We now know of a surprising number of cases where single neurons contain multiple neurotransmitters. Neurons that contain a fastacting neurotransmitter, such as glutamate or GABA, and a modulatory transmitter, such as dopamine, are a particularly interesting case because they presumably serve dual signaling functions. The olfactory bulb contains a large population of GABA- and dopaminecontaining neurons that have been implicated in normal olfaction as well as in Parkinson's disease. Yet, they have been classified as nonexocytotic catecholamine neurons because of the apparent lack of vesicular monoamine transporters. Thus, we examined how dopamine is stored and released from tyrosine hydroxylase-positive GFP (TH+-GFP) mouse periglomerular neurons in vitro. TH+ cells expressed both VMAT2 (vesicular monoamine transporter 2) and VGAT (vesicular GABA transporter), consistent with vesicular storage of both dopamine and GABA. Carbon fiber amperometry revealed that release of dopamine was quantal and calcium-dependent, but quantal size was much less than expected for large dense core vesicles, suggesting that release originated from small clear vesicles identified by electron microscopy. A single action potential in a TH+ neuron evoked a brief GABA-mediated synaptic current, whereas evoked dopamine release was asynchronous, lasting for tens of seconds. Our data suggest that dopamine and GABA serve temporally distinct roles in these dual transmitter neurons.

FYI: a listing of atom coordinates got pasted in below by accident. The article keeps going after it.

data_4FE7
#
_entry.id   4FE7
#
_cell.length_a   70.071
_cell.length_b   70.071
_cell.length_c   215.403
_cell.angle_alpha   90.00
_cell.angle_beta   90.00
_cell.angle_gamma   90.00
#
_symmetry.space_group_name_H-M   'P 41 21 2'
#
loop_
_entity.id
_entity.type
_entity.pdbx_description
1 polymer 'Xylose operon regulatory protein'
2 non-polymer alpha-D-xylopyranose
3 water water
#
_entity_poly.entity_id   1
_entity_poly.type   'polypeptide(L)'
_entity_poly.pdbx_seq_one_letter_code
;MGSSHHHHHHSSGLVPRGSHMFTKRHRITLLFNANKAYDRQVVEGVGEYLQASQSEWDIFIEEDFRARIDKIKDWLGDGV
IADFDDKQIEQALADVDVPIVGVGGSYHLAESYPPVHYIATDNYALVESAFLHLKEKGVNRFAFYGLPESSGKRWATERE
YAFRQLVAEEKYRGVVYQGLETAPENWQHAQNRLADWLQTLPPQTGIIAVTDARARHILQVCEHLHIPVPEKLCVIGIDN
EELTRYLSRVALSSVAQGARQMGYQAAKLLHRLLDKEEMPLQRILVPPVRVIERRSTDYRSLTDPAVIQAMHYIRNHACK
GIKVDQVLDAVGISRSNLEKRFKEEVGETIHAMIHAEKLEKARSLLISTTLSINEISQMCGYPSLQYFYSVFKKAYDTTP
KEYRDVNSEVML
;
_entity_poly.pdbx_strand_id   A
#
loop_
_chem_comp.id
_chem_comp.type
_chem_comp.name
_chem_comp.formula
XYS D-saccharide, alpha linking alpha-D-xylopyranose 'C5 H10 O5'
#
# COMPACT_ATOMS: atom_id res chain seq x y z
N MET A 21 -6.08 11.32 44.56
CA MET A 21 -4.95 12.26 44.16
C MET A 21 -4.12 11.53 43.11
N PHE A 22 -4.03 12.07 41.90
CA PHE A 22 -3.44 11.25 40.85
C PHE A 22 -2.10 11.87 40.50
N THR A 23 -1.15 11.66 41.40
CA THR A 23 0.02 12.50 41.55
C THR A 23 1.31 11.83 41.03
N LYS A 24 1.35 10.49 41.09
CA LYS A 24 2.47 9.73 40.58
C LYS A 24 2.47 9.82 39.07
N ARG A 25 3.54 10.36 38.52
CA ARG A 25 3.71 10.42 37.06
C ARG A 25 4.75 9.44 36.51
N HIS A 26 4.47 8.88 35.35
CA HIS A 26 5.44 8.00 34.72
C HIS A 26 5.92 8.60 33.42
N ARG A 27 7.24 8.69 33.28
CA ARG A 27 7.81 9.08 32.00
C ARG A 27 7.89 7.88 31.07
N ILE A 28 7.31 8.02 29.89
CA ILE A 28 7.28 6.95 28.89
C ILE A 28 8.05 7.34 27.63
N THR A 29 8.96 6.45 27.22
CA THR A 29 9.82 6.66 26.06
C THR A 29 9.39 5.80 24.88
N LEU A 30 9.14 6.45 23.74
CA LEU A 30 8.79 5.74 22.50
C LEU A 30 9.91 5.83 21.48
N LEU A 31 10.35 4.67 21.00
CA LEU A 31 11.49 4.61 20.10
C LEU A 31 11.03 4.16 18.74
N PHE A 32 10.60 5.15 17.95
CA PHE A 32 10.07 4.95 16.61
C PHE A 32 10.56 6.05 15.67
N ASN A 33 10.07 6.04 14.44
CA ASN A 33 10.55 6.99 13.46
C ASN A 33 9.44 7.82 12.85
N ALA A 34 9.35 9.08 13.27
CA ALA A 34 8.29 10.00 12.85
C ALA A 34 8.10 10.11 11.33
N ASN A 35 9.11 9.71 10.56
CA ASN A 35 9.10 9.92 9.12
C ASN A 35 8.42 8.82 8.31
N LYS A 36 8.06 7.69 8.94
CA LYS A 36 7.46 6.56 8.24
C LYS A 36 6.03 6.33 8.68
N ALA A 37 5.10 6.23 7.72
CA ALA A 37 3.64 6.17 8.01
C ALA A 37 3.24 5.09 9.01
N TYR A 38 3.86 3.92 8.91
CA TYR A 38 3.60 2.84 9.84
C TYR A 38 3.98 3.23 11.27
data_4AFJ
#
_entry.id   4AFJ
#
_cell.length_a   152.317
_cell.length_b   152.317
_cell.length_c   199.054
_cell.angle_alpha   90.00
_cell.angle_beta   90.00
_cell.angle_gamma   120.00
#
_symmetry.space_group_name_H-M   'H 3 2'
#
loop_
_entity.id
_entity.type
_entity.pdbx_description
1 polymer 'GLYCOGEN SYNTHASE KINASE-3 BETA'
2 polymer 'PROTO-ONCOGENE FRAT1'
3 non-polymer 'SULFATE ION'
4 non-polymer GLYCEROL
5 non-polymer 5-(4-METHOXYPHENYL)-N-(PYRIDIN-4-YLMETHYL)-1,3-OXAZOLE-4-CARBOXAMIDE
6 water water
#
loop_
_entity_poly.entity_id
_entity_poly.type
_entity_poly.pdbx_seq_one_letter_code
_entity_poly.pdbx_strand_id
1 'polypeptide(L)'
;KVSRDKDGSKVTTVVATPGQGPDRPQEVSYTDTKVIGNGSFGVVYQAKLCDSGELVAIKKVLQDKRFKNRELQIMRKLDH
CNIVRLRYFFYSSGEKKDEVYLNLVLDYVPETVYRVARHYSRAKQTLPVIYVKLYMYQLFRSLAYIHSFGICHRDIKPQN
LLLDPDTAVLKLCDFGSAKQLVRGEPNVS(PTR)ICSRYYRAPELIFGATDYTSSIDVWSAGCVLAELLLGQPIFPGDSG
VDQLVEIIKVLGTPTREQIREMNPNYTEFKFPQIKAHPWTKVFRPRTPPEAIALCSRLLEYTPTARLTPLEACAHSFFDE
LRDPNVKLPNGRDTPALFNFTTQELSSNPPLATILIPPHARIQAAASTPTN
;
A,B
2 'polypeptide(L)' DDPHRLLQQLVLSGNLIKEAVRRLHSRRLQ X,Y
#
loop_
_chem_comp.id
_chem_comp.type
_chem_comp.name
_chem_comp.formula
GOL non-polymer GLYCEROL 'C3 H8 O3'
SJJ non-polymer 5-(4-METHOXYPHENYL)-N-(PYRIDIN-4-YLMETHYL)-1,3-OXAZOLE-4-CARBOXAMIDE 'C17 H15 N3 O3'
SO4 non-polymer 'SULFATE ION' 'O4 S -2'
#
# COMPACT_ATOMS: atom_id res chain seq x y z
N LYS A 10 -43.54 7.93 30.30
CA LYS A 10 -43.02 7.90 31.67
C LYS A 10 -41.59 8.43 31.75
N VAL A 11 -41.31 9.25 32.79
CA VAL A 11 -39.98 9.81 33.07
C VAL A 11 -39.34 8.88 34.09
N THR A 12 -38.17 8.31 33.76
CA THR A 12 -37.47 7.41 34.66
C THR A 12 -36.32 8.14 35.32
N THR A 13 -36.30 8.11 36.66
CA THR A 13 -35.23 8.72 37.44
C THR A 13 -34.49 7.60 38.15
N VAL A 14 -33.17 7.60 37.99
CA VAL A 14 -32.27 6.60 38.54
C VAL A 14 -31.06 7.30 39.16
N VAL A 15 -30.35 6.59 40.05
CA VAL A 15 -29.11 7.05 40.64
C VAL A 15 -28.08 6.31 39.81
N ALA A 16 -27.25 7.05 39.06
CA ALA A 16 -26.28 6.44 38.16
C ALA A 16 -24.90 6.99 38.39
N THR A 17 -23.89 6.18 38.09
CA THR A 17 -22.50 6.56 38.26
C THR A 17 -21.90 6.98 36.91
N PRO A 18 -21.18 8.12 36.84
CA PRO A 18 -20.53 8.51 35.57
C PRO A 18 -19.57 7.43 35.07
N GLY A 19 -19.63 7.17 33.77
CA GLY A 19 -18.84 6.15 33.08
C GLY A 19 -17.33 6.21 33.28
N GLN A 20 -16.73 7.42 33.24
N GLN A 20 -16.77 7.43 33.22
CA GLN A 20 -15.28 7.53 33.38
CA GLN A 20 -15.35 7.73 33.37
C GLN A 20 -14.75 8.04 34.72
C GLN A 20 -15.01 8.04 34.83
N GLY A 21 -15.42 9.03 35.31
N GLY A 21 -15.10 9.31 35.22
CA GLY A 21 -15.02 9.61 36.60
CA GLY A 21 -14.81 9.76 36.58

ASJC Scopus subject areas